Git tips & tricks for everyday use - part 2

The first part of my git tips & tricks blogpost got some really good responses. It’s been a while so I think the time is right to compose a second list of tips & tricks!

(Force) push the current branch

While force pushing you will always have to check you push the right branch. Otherwise it is possible you accidentally force push another branch, for example the master branch. If that branch was behind on the origin master you will override all changes done by others. To avoid this you can just use HEAD as the branch indicator:

git push origin HEAD -f 

Force push with lease

To avoid overriding changes on the remote branch because you force push, git has a built-in safety check. You can use the --force-with-lease flag, this way git will check that the remote branch has not been updated since you last fetched it.

$ git push origin HEAD --force-with-lease
To /tmp/test-repo
 ! [rejected]        dev -> dev (stale info)
error: failed to push some refs to '/tmp/test-repo'

Bisect run

Git bisect is a great tool to trace bugs to the commit that introduced them. But this can be a long process when it’s an complex issue or it was committed a long time ago. In order to make this process easier and faster, you can use git bisect run.

This sub-command of the bisect tool allows to pass an automated check if a commit is good or bad. You can for example pass a phpunit test that will validate all commits that bisect will check. If the test(s) fail it’s a bad commit otherwise it’s a good commit.

git bisect start

git bisect good 85730ab # We know the functionality worked at commit 85730ab

git bisect bad fbe6fb8 # And we know that the current commit is bad

git bisect run phpunit tests/BrokenFunctionalityTest.php # Bisect is setup, so run it with our test to validate the functionality

# Result
ad1a436f0c15676cd5251e1d73c3af667e739a72 is the first bad commit

Partial reverts

Sometimes you want to revert a “bad” commit but keep some of the changes. This can easily be done by the ` revert –no-commit (-n)` command.

git revert -n $bad_commit    # Revert the commit, but don't commit the changes
git reset HEAD               # Unstage the changes
git add --patch .            # Add the changes you want to keep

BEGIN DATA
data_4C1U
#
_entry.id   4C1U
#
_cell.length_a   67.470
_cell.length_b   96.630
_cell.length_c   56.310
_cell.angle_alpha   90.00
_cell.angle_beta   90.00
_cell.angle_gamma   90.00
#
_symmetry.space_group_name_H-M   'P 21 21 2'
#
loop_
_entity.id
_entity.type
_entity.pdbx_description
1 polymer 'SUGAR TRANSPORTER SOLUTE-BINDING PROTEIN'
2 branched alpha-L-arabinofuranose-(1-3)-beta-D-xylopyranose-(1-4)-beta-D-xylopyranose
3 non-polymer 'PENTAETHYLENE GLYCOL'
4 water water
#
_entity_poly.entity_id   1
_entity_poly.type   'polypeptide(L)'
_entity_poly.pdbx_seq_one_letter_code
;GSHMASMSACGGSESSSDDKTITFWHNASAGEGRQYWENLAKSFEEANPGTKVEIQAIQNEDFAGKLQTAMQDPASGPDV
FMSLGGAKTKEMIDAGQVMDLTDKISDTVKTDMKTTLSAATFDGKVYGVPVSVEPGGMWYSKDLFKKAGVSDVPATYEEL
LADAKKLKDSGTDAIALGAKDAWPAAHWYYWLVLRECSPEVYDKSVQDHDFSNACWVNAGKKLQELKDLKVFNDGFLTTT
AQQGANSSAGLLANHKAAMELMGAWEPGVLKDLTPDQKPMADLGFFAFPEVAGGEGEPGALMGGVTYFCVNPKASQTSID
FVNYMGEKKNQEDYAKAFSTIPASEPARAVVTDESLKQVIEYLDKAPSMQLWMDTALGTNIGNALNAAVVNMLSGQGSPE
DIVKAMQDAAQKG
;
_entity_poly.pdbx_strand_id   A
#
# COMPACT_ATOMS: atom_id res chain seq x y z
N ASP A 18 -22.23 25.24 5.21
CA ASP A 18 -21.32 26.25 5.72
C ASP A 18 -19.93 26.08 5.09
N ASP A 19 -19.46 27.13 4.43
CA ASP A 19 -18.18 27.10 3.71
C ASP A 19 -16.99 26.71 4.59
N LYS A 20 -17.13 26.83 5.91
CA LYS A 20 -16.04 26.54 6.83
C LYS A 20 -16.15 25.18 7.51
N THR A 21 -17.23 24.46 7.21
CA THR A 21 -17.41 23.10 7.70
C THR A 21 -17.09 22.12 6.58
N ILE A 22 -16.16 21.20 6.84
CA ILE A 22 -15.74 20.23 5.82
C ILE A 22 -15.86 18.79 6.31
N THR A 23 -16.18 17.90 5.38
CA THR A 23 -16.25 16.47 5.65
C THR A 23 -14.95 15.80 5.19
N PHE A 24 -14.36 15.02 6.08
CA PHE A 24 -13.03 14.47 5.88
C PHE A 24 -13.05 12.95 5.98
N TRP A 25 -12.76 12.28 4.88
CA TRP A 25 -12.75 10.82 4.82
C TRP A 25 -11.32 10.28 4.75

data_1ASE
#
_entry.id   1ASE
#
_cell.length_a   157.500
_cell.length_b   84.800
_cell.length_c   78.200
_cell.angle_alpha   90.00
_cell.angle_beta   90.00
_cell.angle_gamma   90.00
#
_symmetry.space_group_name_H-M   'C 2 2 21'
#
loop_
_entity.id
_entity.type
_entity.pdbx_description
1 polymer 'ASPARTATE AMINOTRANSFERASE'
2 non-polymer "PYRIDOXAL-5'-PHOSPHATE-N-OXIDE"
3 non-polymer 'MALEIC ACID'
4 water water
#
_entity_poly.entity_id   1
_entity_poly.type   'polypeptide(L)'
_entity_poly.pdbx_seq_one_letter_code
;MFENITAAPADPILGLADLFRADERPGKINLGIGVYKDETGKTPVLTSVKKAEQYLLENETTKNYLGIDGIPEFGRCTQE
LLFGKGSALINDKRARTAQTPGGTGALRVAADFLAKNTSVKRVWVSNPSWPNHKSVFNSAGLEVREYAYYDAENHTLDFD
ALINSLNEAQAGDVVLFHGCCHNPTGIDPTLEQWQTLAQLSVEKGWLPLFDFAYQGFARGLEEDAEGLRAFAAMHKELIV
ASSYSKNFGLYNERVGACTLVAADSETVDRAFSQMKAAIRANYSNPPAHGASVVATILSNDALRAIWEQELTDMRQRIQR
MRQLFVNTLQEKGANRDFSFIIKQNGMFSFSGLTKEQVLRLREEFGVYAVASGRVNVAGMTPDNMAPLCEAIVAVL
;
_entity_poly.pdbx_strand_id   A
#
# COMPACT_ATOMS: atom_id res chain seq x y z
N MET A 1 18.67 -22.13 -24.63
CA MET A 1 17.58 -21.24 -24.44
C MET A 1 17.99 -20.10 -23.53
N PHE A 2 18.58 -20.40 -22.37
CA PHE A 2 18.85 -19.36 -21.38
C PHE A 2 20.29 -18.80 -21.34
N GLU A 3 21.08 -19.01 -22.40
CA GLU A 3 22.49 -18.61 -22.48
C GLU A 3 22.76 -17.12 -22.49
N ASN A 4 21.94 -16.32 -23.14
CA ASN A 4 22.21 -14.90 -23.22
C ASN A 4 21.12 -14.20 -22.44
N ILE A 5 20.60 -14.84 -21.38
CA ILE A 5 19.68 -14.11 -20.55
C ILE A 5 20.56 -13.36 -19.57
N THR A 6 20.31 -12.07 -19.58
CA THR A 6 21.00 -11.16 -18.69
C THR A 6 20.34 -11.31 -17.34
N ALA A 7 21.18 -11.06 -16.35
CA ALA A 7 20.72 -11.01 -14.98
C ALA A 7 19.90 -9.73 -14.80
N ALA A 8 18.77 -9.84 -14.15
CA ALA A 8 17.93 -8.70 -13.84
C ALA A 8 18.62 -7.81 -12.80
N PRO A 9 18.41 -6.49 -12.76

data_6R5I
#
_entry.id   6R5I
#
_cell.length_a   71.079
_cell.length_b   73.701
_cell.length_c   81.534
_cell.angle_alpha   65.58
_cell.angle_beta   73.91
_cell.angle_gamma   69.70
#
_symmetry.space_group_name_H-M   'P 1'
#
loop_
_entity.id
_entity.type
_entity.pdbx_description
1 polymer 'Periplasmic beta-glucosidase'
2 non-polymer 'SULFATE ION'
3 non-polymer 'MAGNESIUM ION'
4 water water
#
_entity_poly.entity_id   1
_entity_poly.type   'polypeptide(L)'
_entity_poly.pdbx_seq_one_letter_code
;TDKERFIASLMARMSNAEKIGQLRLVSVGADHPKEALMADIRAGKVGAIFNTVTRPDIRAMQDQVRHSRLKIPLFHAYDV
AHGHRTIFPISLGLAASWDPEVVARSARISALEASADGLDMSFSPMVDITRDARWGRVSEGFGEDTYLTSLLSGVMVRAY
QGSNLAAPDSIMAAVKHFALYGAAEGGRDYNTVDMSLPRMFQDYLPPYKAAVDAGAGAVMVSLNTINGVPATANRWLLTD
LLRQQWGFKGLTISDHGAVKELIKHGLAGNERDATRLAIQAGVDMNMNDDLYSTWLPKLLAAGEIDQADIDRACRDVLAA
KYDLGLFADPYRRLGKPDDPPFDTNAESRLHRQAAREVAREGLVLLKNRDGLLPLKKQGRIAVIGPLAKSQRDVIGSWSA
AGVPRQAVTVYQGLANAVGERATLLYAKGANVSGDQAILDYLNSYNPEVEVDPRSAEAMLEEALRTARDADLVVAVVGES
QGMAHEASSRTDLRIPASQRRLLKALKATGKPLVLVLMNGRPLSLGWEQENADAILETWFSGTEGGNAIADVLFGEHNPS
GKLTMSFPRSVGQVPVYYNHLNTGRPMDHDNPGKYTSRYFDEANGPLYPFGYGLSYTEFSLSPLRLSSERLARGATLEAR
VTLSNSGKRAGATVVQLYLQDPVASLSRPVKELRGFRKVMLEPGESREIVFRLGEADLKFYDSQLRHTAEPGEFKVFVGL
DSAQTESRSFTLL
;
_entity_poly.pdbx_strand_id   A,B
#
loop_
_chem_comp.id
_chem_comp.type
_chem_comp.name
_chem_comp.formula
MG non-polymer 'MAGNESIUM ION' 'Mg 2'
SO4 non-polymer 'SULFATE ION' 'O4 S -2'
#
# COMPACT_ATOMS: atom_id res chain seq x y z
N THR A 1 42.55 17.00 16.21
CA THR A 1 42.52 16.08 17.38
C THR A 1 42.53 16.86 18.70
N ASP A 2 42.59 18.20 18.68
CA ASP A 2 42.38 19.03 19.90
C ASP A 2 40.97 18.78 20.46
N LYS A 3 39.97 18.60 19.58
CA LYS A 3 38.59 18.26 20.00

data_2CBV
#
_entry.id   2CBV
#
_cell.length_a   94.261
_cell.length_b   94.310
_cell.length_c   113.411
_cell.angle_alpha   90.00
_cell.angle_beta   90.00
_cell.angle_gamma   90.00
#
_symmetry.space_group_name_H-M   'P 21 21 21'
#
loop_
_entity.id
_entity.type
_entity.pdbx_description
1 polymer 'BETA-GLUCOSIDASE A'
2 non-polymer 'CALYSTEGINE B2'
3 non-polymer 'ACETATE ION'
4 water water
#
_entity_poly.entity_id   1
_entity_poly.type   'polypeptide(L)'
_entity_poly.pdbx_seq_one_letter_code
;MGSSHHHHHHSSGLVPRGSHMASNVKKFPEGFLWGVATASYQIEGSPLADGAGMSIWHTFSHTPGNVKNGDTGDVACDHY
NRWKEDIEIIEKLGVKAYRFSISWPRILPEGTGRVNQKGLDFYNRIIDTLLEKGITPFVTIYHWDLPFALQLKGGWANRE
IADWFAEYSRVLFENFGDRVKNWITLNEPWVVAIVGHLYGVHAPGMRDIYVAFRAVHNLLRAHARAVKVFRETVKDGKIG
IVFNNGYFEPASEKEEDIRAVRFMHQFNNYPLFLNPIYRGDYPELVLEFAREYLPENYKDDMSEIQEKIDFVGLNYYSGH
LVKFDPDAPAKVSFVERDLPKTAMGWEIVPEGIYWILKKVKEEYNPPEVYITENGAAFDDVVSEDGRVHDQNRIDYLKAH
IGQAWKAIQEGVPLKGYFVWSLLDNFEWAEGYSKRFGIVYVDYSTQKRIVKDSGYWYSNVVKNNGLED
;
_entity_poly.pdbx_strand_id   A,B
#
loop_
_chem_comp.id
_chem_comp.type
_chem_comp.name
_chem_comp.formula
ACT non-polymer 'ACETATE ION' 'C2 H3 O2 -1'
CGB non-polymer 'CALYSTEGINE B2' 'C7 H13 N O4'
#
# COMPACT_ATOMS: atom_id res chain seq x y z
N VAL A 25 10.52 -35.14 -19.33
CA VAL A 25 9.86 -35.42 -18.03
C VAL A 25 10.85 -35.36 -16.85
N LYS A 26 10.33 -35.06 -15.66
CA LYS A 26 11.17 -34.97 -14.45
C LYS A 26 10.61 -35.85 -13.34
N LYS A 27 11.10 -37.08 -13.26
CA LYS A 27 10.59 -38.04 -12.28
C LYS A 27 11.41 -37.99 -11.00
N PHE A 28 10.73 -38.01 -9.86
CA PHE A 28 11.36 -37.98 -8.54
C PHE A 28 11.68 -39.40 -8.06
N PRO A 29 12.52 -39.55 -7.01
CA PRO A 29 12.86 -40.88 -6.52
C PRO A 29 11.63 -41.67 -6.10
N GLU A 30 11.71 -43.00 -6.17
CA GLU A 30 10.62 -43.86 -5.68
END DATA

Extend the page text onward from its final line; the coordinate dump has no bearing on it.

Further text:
git commit                   # Commit those changes

Easily switch to previous branch

Just like on the command line you can switch to the previous directory by using cd -, you can use this same trick to switch easily to the previous branch.

git checkout feature-branch1

git status
    On branch feature-branch1
git checkout master

git status
    On branch master
git checkout -

git status
    On branch feature-branch1

Gitignore templates

Github has provided a repository with a whole bunch of gitignore templates to get you started on a new project. For example when you start a symfony project from scratch, just run the following command and you will have a correct .gitignore to get started.

wget -O .gitignore

To find all available gitignore templates visit the github/gitignore repository.

Gitignore alias

With this alias you can easily add extra files or directories to the gitignore right from the command line.

git config --global --add alias.ignore '!f() { echo $1 >> .gitignore; }; f'

# Execute the command

git ignore /path/to/ignore/dir/*

Change the base branch

When you accidentally create a feature branch from the incorrect branch. For example you started a branch from a feature branch instead of the master branch. By using rebase --onto you can rebase the feature branch from the correct branch. The syntax is like rebase *original starting branch* --onto *correct branch*.

git rebase feature-1 --onto master

Git standup alias

A lot of teams use standups to recap the work each team member did the last day or so. When you work on a lot of different issues it’s hard to remember what you exactly did in that timespan. Therefor this alias makes it easy to retreive all the work done in the past day in all branches.

git config --global --add alias.standup '!git log --branches --remotes --tags --no-merges --author="`git config`" --since="$(if [[ "Mon" == "$(date +%a)" ]]; then echo \"last friday\"; else echo \"yesterday\"; fi)" --format=%s'

# Now you can run the following command and get all commits you did yesterday

git standup

Bonus: lazy standup

This is a fun little extension to the git standup alias. We can use the built-in text-to-speech tool so you don’t even have to speak during the standup :)

git config --global --add alias.lazy-standup '!git standup-simple | spd-say -e' # On osx you can use the say command instead of spd-say

# Just run git lazy-standup and just sit back and relax :)

If you have other cool git tips and tricks or you like any of these, let it know in the comments below!